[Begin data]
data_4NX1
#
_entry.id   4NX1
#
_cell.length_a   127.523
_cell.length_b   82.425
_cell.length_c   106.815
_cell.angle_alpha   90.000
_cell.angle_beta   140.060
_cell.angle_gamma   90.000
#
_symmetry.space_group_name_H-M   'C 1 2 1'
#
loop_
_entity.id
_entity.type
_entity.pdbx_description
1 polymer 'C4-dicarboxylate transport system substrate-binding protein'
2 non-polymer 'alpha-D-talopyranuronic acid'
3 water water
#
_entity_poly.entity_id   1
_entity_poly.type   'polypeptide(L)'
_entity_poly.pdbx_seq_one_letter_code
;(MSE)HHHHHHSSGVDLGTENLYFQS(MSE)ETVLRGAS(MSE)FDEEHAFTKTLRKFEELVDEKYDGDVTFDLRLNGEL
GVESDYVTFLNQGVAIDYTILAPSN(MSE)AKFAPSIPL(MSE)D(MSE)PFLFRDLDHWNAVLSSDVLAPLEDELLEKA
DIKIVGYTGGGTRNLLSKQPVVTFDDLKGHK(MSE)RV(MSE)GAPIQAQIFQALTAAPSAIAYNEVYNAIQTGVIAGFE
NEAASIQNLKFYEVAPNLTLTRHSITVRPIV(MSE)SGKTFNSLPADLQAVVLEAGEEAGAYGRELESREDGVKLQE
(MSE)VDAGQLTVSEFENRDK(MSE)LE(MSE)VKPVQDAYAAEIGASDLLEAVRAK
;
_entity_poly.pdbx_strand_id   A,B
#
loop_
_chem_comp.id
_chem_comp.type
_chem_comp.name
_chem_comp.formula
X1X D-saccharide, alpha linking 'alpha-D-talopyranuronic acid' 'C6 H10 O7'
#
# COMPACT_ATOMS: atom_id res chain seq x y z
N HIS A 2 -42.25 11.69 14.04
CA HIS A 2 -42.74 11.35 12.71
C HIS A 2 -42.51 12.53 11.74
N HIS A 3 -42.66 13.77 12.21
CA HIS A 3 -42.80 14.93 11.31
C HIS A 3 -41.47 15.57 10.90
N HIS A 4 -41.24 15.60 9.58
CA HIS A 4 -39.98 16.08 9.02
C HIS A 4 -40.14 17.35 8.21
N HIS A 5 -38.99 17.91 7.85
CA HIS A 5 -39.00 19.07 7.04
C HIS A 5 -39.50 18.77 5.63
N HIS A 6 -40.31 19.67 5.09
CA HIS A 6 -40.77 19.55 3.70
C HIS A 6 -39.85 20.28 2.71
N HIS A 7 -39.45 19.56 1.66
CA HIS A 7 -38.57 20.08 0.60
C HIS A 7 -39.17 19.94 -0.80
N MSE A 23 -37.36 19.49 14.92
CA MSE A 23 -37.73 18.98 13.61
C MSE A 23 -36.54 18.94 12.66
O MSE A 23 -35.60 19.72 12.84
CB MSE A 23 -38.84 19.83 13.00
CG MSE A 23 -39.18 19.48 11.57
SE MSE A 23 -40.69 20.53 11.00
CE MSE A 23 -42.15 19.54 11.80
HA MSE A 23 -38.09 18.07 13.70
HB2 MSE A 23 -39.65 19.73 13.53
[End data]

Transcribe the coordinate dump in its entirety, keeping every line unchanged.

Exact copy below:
data_4NX1
#
_entry.id   4NX1
#
_cell.length_a   127.523
_cell.length_b   82.425
_cell.length_c   106.815
_cell.angle_alpha   90.000
_cell.angle_beta   140.060
_cell.angle_gamma   90.000
#
_symmetry.space_group_name_H-M   'C 1 2 1'
#
loop_
_entity.id
_entity.type
_entity.pdbx_description
1 polymer 'C4-dicarboxylate transport system substrate-binding protein'
2 non-polymer 'alpha-D-talopyranuronic acid'
3 water water
#
_entity_poly.entity_id   1
_entity_poly.type   'polypeptide(L)'
_entity_poly.pdbx_seq_one_letter_code
;(MSE)HHHHHHSSGVDLGTENLYFQS(MSE)ETVLRGAS(MSE)FDEEHAFTKTLRKFEELVDEKYDGDVTFDLRLNGEL
GVESDYVTFLNQGVAIDYTILAPSN(MSE)AKFAPSIPL(MSE)D(MSE)PFLFRDLDHWNAVLSSDVLAPLEDELLEKA
DIKIVGYTGGGTRNLLSKQPVVTFDDLKGHK(MSE)RV(MSE)GAPIQAQIFQALTAAPSAIAYNEVYNAIQTGVIAGFE
NEAASIQNLKFYEVAPNLTLTRHSITVRPIV(MSE)SGKTFNSLPADLQAVVLEAGEEAGAYGRELESREDGVKLQE
(MSE)VDAGQLTVSEFENRDK(MSE)LE(MSE)VKPVQDAYAAEIGASDLLEAVRAK
;
_entity_poly.pdbx_strand_id   A,B
#
loop_
_chem_comp.id
_chem_comp.type
_chem_comp.name
_chem_comp.formula
X1X D-saccharide, alpha linking 'alpha-D-talopyranuronic acid' 'C6 H10 O7'
#
# COMPACT_ATOMS: atom_id res chain seq x y z
N HIS A 2 -42.25 11.69 14.04
CA HIS A 2 -42.74 11.35 12.71
C HIS A 2 -42.51 12.53 11.74
N HIS A 3 -42.66 13.77 12.21
CA HIS A 3 -42.80 14.93 11.31
C HIS A 3 -41.47 15.57 10.90
N HIS A 4 -41.24 15.60 9.58
CA HIS A 4 -39.98 16.08 9.02
C HIS A 4 -40.14 17.35 8.21
N HIS A 5 -38.99 17.91 7.85
CA HIS A 5 -39.00 19.07 7.04
C HIS A 5 -39.50 18.77 5.63
N HIS A 6 -40.31 19.67 5.09
CA HIS A 6 -40.77 19.55 3.70
C HIS A 6 -39.85 20.28 2.71
N HIS A 7 -39.45 19.56 1.66
CA HIS A 7 -38.57 20.08 0.60
C HIS A 7 -39.17 19.94 -0.80
N MSE A 23 -37.36 19.49 14.92
CA MSE A 23 -37.73 18.98 13.61
C MSE A 23 -36.54 18.94 12.66
O MSE A 23 -35.60 19.72 12.84
CB MSE A 23 -38.84 19.83 13.00
CG MSE A 23 -39.18 19.48 11.57
SE MSE A 23 -40.69 20.53 11.00
CE MSE A 23 -42.15 19.54 11.80
HA MSE A 23 -38.09 18.07 13.70
HB2 MSE A 23 -39.65 19.73 13.53